Episodic buffer: the part of the working-memory system that holds episodic memories as an overflow for the phonological loop and visuospatial sketchpad

Figure 5.9 Results From Experiment 1 of Baddeley et al.’s (1975) Study for List Length of Five Items


Because it is the newest subsystem in the working-memory model, the episodic buffer and its functions have been tested by fewer studies than the other subsystems. The studies that have examined the episodic buffer have primarily focused on its binding function. Baddeley’s work (e.g., Baddeley, Hitch, & Allen, 2009) has shown that short-term memory for sentences is better than short-term memory for lists of words, indicating a role for binding of words using language knowledge and semantic information that increases the overall recall of words in sentences. Further, this effect did not depend on the amount of attention (based on verbal or visual interference) available for the tasks (see Figure 5.10 for their results). Thus, binding of features seems to occur automatically without requiring resources from the central executive and does not rely on the visuospatial sketchpad or phonological loop. Although Baddeley and his colleagues have begun testing the functions of the episodic buffer in recent studies (see Baddeley, 2012), it is clear that further work is needed to more fully describe the role of this subsystem in working memory.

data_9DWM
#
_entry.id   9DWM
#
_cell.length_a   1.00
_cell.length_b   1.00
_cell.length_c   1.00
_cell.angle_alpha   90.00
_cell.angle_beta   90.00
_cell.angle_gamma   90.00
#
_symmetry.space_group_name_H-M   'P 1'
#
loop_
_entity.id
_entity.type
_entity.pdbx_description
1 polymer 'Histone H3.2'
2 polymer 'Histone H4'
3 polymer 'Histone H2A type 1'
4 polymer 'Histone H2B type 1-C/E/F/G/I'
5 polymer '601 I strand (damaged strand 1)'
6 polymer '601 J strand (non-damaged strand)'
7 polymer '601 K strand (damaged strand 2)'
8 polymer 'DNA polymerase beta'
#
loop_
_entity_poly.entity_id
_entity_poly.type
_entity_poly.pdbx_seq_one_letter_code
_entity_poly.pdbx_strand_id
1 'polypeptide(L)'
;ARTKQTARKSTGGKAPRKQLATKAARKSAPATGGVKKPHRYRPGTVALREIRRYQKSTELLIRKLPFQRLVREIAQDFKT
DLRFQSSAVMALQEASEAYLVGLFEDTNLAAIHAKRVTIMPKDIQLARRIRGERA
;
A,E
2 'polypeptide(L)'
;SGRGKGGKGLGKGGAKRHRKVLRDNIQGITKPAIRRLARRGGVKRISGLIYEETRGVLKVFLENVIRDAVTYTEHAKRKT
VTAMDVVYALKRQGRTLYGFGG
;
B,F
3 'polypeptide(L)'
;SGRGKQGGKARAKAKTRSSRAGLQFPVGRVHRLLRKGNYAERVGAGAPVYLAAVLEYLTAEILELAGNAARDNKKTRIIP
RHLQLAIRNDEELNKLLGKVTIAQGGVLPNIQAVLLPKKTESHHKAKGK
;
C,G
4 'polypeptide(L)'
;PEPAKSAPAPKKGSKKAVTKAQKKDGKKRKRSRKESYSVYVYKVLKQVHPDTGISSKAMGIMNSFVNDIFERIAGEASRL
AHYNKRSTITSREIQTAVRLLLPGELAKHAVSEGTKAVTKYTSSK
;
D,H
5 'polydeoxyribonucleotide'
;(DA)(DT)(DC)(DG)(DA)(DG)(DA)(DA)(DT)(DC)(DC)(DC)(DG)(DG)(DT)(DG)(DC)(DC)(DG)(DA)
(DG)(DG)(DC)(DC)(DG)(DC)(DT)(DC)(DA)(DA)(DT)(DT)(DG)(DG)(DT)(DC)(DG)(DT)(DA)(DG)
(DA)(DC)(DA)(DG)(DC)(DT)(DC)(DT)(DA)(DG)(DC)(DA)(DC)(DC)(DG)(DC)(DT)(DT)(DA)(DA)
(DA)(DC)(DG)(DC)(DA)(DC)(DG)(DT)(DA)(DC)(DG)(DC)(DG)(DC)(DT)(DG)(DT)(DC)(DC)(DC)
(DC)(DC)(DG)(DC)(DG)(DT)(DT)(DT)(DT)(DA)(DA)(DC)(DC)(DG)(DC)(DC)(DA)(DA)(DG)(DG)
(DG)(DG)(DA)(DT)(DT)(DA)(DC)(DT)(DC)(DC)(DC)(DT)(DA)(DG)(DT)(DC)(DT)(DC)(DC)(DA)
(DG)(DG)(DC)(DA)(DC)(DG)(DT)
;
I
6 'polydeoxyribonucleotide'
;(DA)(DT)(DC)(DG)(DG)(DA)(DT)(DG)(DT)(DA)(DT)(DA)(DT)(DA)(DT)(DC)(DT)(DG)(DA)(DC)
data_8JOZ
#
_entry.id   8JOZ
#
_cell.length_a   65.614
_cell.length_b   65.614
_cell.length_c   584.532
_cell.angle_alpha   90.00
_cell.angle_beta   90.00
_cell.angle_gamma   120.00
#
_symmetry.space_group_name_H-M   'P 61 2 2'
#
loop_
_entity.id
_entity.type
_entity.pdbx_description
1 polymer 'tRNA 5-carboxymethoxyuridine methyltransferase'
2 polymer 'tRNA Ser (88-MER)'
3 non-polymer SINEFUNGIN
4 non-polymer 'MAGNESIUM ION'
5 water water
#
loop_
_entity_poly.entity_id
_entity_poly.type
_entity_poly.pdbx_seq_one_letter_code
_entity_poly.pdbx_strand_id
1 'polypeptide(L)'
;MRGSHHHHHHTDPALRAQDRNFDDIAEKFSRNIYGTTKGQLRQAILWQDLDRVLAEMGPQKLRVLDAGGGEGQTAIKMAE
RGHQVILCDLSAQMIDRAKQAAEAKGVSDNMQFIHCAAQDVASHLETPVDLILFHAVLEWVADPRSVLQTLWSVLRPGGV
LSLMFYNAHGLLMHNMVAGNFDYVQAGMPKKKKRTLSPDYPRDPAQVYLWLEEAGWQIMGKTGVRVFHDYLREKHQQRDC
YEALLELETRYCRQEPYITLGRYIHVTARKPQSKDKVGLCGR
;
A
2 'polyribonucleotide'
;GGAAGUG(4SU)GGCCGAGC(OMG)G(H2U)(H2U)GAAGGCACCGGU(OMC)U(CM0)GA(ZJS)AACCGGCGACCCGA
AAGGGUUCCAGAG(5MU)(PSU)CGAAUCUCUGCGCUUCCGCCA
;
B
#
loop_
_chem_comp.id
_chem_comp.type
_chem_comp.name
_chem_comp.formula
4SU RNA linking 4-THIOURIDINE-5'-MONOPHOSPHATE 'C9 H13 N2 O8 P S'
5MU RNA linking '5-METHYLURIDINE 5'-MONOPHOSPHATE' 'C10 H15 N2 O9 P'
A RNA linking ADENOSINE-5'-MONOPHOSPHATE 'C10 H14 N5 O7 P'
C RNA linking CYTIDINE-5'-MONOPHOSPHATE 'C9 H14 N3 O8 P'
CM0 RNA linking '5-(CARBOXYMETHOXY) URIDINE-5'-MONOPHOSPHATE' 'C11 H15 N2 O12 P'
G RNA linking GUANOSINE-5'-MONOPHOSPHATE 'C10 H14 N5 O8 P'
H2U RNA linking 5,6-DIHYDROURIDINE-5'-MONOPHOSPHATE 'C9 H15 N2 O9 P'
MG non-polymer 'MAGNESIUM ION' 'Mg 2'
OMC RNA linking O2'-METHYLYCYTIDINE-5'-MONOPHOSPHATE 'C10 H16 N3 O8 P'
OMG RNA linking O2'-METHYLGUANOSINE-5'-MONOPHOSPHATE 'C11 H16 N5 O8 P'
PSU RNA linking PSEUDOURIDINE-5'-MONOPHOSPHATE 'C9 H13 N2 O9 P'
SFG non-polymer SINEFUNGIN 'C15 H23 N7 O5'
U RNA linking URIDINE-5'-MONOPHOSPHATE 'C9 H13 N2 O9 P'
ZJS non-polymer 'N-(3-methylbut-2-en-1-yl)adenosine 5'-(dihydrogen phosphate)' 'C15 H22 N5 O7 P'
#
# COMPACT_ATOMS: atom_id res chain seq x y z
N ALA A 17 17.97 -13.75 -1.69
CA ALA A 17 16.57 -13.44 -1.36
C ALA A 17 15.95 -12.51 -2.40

Central Executive

If there is a manager of the working-memory system, it is the central executive. The central executive is the subsystem of working memory that controls the flow of information between the three storage subsystems described earlier, the flow of information between the episodic buffer and long-term memory, and which part of the system is the current focus of attention. In the biking example that opened this section, the central executive would be responsible for focusing your attention on the most important object and feature of that object at each moment as you move through the scene. This subsystem does not store information as do the other subsystems. Instead, it controls which information in the other subsystems is in our current focus of attention. However, as our attention is limited in what it can handle at any one time, the central executive also has a limited capacity in what it can control at any time. It is limited by the limits of our attention.

Central executive: the part of the working-memory system that controls the flow of information within the system and into long-term memory

Compared to the other subsystems of working memory, less research has been devoted specifically to examining the central executive subsystem of the Baddeley model due to its function as an attentional processing subsystem. However, numerous models of attention have been proposed (see Chapter 4) that could describe the functioning of the central executive component of working memory. For example, Baddeley (1998) has suggested that Norman and Shallice’s (1986) model of the control of action that includes a supervisory attentional system could describe the functioning of the central executive. In this model, many tasks are proposed to rely on automatic functioning (e.g., routines) with the supervisory attentional system coming into play when automatic functioning is not sufficient for a task. Baddeley argues that this model of attention can account for performance in tasks where the central executive would be expected to play a role (e.g., driving, playing chess, reading).